“In some cases, operators even install these machines in areas where their customers are – like the bar. The steam can make for an uncomfortable environment for the customer. SEER takes all the steam that has built up during the cycle, and at the end, a fan comes on removing it from the chamber and cooling the steam to a point where it condensates and turns back into water. The water and heat energy are then transferred to the next cycle.”

Steve Willoughby, Vice President of Sales and Marketing at Jackson, reiterates:

“Units with steam elimination and energy recovery are designed specifically to be in customer-facing environments. If you’re dining out in a fancy restaurant, you don’t want to smell those customers or see all that steam pooling up. Here, we’ve eliminated both to make sure the environment remains aesthetically-pleasing.”

Many of these units with energy recovery save so much energy they qualify for Energy Star rebates. View Energy Star Dishwashers here.

The Drawback of Ventless Dishwashers

One benefit vented dish machines have over ventless ones is their output production. This varies depending on the brand, the type of machine, and cycle settings, but traditional output production for standard, upright door type units can be expected at approximately 60 racks per hour. Ventless machines, on the other hand, can be expected to produce around 40 racks per hour.

Another drawback of ventless dishwashers is the cost–You can expect to pay anywhere from $15,000mid $20,000 for a ventless dishwasher. 

This is quite a price jump from the average cost of commercial dishwashers with a vent/hood, which averages between $2,000$15,000.

Keep in mind, prices will vary depending on the model and brand you choose.

A Note About Hood Types

As noted, if you opt for a traditional vented dish machine, it’s important to have a Type II hood installed. Type II hoods are specifically designed to remove hot steam, a byproduct of commercial dishwashing. These aren’t to be confused with Type I hoods which are used for the removal of grease during commercial cooking applications. These usually feature a fire suppression system for safety, whereas Type II hoods do not.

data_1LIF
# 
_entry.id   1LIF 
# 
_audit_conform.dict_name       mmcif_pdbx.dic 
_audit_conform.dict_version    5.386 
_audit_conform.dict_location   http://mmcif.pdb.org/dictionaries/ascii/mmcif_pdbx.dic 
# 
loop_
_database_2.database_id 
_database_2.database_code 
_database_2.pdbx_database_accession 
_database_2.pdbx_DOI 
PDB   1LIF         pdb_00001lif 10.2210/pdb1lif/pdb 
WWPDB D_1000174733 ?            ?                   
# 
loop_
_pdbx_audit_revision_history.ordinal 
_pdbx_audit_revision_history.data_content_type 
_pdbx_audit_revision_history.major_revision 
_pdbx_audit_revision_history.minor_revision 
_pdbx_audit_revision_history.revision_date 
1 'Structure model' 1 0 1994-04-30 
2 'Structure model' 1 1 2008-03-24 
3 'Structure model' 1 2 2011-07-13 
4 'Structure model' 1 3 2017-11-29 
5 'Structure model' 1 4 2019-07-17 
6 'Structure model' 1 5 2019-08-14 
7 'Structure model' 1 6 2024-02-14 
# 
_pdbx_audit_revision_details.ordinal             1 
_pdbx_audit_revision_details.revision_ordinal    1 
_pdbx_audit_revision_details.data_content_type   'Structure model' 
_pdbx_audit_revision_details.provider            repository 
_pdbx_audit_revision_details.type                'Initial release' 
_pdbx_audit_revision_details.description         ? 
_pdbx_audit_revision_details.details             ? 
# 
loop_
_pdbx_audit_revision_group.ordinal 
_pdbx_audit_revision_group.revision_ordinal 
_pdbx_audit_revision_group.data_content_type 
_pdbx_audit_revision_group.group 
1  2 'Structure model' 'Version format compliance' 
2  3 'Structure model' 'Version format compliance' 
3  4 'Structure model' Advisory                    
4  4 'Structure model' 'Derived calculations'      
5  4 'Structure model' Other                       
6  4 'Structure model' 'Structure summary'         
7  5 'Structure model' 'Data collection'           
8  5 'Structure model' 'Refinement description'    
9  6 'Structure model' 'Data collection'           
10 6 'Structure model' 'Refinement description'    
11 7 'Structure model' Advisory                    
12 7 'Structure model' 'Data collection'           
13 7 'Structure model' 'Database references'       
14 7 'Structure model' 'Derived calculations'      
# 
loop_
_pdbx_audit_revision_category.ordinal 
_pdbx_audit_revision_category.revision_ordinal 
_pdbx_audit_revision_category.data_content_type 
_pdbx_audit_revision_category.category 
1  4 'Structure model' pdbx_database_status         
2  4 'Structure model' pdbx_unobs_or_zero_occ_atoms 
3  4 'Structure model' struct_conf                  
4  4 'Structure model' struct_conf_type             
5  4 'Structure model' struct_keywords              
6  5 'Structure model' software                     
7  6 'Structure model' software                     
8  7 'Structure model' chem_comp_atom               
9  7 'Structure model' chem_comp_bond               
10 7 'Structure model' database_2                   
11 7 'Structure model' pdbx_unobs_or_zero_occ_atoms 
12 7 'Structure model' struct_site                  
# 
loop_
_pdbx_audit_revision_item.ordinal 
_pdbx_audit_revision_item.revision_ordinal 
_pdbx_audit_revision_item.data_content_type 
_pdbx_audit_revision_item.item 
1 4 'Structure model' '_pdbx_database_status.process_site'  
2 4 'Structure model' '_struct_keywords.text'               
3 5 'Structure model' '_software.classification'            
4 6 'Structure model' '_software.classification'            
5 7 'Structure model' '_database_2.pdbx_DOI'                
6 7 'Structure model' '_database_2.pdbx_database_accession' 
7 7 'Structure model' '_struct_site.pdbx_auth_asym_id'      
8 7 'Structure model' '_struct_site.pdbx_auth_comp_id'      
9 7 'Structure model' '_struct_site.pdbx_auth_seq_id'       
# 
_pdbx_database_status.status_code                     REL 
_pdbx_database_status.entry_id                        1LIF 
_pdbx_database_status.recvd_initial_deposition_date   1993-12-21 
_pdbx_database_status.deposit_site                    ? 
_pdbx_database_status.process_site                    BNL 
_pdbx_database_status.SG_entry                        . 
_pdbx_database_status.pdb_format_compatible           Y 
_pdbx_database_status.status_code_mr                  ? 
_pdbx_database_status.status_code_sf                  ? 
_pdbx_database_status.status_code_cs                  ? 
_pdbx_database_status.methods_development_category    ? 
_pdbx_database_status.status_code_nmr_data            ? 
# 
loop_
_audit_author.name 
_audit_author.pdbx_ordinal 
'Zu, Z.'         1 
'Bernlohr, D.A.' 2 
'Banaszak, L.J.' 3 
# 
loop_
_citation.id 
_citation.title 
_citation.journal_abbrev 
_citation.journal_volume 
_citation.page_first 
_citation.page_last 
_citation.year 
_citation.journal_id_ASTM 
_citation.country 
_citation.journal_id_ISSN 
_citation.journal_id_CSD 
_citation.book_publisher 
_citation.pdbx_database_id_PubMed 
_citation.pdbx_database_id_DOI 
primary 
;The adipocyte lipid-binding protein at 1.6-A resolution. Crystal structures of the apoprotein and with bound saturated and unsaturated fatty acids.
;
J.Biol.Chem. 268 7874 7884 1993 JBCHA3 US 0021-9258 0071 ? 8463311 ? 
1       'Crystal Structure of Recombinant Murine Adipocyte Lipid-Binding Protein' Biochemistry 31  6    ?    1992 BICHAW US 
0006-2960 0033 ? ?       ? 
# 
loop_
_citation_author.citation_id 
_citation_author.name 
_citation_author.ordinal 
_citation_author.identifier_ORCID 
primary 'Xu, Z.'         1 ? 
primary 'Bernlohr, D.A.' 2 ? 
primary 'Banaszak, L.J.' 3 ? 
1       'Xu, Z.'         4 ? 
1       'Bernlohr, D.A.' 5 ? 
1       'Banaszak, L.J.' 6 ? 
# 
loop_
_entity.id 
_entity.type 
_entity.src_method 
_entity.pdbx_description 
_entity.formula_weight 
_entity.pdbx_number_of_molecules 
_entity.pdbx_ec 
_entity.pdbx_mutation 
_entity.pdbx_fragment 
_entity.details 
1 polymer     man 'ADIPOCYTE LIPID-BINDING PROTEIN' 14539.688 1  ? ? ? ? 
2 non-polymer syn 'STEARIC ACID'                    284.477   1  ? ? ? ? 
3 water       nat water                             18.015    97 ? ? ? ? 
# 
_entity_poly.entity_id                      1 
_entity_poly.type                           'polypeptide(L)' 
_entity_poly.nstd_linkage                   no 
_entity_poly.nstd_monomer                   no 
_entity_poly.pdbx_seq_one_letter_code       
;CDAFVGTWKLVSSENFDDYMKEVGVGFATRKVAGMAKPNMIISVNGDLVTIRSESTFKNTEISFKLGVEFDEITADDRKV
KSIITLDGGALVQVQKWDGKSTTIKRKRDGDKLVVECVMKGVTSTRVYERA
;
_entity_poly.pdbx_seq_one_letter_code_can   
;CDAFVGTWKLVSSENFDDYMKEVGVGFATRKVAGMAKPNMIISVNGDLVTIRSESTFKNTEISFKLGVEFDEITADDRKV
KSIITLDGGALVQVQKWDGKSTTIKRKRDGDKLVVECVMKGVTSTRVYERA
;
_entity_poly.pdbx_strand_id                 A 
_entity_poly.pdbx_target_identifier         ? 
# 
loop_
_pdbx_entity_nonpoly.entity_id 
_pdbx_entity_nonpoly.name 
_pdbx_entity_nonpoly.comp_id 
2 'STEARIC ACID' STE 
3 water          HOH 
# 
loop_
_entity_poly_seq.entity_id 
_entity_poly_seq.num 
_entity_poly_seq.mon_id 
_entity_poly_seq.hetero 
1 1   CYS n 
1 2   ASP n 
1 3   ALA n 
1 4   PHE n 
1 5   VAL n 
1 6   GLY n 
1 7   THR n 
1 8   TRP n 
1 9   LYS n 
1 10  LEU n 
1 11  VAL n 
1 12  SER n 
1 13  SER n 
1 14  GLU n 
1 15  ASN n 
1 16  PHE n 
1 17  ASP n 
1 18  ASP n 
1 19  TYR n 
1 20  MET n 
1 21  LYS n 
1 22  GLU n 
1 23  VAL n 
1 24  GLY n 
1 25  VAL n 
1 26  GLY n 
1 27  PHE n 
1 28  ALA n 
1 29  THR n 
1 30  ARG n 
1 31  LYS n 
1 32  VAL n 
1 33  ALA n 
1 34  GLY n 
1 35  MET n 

You can learn more about the differences in hood types in our article Restaurant Hood Systems: Why They Matter. You can also browse our selection of Type II Dishwasher Condensate Hoods here.

Dishwasher FAQ’s

Does a Dishwasher Need a Vent?

Nope! Many commercial dishwashers operate without a vent. You can explore and shop ventless options here at Central Restaurant Products.


How Do Dishwashers Vent Steam?

Commercial dishwashers that have a vent discard steam through the vent, typically situated above the dishwasher’s door. 

Ventless commercial dishwashers discard steam by capturing the steam from a washing cycle, running it through a set of refrigerated coils, and converting that steam back to hot water while putting conditioned air of 70º F or lower back into the room.

Does a Low Temperature Dishwasher Need a Hood?

No–for low-temperature dishwashers, a hood (or vent) is typically not necessary; especially when considering the possibility and usefulness of ventless options!

What Should I Look for in a Commercial Dishwasher?

Keep these 5 features in mind when choosing your next commercial dishwasher:

  1. Temperature Preferences: Do you want a low-temp or high-temp commercial dishwasher?
  2. Size and Capacity: What size limitations do you have in your kitchen? How much space do you need inside the dishwasher?
  3. Cost: How much can you afford?
  4. Energy Efficiency: Do you prefer an energy-efficient commercial dishwasher? Or is energy use not a concern?
  5. Type of Commercial Dishwasher: Are you looking for an all-purpose? Or are you looking for a specialty commercial dishwasher, such as a glasswasher?

How are Commercial Dishwashers Different?

In comparison to residential dishwashers, commercial dishwashers work much faster and more efficiently. This ensures that even during the busiest of times–your staff can get dishes clean and dry in a timely matter and have them ready for customers.